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Eye-opening stories from some corageous women
on 27 August 2009
Invisible Women starts with an abreviated version of Jacky Trevane's first book, Fatwa. I haven't read this and in a way, wish I had read it first and ommitted the first 56 pages of this book.
The following 8 chapters are devoted to the stories of 8 women whose circumstances, all beyond their own control, have led to them being in the position of feeling "invisible". It's an interesting concept for a book and one that worked well. Nearly all these women had come to know the author via her Fatwa website. They contacted her with their own sad tales and to her best ability she helped and guided them. Many, in fact I'd say, most of the stories do not have happy endings - it is more a matter of learning to cope with situations.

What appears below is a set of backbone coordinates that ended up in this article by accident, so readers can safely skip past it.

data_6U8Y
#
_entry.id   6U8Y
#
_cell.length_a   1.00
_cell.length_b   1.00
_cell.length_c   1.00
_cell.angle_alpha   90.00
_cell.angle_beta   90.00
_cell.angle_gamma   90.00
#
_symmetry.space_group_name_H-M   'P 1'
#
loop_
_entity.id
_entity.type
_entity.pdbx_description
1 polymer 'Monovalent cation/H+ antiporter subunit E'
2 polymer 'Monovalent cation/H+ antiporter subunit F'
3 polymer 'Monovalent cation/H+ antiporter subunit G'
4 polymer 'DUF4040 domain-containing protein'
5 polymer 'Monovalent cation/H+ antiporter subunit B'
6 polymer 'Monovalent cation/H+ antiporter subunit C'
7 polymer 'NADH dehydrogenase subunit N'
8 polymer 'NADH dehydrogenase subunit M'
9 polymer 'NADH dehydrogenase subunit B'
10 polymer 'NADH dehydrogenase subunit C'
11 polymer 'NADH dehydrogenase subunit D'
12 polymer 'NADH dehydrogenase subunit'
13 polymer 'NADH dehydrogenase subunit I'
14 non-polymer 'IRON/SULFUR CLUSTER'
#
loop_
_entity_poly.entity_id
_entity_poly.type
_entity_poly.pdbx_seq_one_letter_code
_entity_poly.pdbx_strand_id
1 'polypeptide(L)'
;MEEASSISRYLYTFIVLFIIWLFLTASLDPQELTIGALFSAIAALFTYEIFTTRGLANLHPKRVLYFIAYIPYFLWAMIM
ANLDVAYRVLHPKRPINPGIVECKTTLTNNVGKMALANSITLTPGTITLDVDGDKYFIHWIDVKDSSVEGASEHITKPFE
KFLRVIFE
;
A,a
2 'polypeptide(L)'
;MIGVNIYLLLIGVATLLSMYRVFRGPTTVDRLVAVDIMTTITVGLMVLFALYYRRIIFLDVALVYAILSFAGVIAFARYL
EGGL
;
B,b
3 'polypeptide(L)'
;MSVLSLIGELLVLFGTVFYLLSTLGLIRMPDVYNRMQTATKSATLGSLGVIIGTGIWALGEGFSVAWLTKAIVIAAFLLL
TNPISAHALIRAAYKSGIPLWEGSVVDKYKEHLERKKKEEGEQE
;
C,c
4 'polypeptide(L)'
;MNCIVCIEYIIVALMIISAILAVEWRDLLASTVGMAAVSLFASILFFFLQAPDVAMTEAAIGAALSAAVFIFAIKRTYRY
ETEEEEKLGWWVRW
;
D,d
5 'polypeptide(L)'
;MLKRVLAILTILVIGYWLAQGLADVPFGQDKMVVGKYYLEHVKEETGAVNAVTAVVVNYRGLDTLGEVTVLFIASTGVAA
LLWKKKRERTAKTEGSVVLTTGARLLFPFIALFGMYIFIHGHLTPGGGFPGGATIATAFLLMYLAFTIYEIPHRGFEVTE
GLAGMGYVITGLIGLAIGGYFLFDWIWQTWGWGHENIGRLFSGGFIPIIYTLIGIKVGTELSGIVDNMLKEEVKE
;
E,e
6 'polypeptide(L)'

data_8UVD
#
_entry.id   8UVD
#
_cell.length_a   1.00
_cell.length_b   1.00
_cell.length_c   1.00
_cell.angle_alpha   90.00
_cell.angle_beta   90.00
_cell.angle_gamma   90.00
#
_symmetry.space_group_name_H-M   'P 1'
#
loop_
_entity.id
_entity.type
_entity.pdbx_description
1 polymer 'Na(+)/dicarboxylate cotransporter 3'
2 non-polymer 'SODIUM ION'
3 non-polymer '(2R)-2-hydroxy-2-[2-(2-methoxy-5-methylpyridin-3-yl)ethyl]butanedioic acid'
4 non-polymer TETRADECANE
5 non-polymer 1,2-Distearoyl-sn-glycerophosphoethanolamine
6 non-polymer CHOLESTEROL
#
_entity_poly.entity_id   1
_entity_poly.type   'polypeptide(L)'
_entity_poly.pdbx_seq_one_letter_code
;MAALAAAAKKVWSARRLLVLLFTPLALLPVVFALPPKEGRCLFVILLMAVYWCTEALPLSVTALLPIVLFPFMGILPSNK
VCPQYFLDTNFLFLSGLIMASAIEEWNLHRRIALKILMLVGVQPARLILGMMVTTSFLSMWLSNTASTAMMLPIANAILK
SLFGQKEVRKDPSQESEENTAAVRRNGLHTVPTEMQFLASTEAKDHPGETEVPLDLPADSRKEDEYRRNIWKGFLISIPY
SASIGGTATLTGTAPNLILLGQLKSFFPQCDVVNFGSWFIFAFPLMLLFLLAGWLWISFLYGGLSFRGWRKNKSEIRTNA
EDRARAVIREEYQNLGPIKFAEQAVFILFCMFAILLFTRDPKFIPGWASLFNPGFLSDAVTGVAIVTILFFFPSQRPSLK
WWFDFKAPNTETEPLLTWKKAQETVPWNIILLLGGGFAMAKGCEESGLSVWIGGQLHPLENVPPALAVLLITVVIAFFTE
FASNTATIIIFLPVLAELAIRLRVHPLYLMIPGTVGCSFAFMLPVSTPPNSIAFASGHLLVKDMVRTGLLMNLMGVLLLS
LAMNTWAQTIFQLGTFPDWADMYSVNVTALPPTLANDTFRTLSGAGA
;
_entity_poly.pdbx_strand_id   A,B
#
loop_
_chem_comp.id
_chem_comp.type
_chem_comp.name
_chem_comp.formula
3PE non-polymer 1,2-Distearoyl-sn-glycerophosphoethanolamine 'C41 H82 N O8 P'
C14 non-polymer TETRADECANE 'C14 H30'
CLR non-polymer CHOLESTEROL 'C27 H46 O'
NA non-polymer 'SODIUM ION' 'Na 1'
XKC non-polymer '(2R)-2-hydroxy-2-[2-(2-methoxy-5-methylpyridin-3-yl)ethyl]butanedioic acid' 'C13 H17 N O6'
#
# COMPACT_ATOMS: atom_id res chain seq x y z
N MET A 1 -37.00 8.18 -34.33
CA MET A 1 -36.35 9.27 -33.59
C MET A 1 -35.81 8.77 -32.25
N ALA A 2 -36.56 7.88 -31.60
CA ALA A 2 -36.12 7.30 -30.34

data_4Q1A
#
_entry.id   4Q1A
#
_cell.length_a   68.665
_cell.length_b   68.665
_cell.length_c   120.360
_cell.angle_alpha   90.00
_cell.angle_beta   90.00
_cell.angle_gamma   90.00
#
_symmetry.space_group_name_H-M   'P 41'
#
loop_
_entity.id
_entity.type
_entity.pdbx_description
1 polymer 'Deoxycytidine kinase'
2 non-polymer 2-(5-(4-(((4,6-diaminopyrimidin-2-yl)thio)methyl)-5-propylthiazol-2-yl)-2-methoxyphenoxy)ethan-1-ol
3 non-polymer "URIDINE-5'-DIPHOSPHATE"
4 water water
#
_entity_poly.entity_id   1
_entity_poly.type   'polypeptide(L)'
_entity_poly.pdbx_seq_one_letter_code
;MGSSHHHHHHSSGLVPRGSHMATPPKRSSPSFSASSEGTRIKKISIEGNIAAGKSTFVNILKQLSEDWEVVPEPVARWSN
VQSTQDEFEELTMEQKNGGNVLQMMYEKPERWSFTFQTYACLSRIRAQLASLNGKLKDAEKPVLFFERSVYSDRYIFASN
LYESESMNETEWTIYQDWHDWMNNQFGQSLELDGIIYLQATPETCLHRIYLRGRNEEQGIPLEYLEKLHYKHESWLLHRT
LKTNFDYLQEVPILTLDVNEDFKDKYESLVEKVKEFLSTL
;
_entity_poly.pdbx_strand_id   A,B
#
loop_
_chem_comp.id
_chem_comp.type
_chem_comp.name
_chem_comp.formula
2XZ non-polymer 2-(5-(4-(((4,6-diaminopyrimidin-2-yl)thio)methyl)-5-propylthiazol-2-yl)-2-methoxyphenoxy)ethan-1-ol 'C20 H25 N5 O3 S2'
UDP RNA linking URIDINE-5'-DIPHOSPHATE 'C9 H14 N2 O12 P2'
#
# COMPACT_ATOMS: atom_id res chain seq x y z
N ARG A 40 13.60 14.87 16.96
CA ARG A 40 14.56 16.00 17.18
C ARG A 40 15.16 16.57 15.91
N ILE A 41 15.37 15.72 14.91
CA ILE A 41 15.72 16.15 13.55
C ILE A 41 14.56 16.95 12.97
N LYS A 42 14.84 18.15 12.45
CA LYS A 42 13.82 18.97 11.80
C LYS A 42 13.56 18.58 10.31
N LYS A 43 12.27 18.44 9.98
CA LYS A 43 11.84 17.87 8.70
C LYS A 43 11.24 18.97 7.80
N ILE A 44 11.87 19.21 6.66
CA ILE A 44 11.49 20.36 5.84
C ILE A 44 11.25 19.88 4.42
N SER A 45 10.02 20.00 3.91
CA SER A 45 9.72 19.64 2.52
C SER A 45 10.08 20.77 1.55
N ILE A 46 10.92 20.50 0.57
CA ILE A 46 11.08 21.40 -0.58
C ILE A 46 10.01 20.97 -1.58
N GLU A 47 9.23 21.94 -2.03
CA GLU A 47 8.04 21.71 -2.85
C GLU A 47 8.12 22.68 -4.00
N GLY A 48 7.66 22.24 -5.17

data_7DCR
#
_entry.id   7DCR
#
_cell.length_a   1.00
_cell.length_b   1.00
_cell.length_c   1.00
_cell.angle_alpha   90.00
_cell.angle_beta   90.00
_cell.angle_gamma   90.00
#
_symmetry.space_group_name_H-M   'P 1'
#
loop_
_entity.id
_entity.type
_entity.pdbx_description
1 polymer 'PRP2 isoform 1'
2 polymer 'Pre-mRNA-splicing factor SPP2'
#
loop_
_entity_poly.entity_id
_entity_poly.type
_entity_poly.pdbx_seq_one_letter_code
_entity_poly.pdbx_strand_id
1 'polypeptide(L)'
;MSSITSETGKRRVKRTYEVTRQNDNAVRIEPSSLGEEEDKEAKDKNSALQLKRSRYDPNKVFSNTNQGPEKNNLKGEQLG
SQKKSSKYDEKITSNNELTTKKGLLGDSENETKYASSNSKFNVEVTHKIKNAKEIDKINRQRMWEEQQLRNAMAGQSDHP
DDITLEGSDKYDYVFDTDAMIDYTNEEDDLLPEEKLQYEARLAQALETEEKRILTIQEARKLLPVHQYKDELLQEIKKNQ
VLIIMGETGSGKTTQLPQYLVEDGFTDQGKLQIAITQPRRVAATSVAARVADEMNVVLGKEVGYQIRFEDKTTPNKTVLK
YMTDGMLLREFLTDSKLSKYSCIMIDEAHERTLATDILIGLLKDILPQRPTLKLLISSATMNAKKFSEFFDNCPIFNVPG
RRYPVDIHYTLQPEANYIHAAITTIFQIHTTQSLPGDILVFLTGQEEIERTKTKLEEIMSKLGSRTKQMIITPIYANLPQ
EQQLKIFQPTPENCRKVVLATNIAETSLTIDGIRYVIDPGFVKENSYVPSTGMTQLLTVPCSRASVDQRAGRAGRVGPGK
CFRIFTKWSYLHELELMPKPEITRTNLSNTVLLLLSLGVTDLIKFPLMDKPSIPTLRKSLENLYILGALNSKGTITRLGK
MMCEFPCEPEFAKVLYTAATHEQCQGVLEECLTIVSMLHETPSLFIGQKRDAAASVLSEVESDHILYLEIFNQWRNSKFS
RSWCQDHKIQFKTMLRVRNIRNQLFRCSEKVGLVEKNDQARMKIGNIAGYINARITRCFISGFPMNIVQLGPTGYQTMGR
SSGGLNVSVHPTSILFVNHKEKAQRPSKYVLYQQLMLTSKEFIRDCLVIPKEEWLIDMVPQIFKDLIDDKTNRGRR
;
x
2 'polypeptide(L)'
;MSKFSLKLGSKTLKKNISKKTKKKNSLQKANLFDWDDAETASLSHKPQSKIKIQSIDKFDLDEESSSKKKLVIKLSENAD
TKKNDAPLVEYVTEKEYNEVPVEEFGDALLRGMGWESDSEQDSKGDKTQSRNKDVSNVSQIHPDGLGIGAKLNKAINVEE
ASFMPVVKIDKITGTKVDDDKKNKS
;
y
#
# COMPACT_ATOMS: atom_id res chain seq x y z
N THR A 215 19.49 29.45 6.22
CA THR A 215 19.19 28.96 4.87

Ms Trevane's own experiences left her psychologically wounded, with an understanding for other peoples' problems that she probably would not otherwise have had. I kept feeling that she should go for some sort of phsychology training to give her the confidence to do what she is obviously so talented at.
What really impressed me was that she was prepared to be there for these women in spite of the memories that their situations must have stirred in her. In my limited experience of people who have been through trauma, the victims want, quite rightly, to move on, and can't cope with the raw wounds opened when others talk of similar suffering.
A short, quick read that left me determined to be available for friends if and when they might need me.
I hope it helps women who feel alone and unloved.
There are also some very useful e mail addresses in the back for professional advice and support.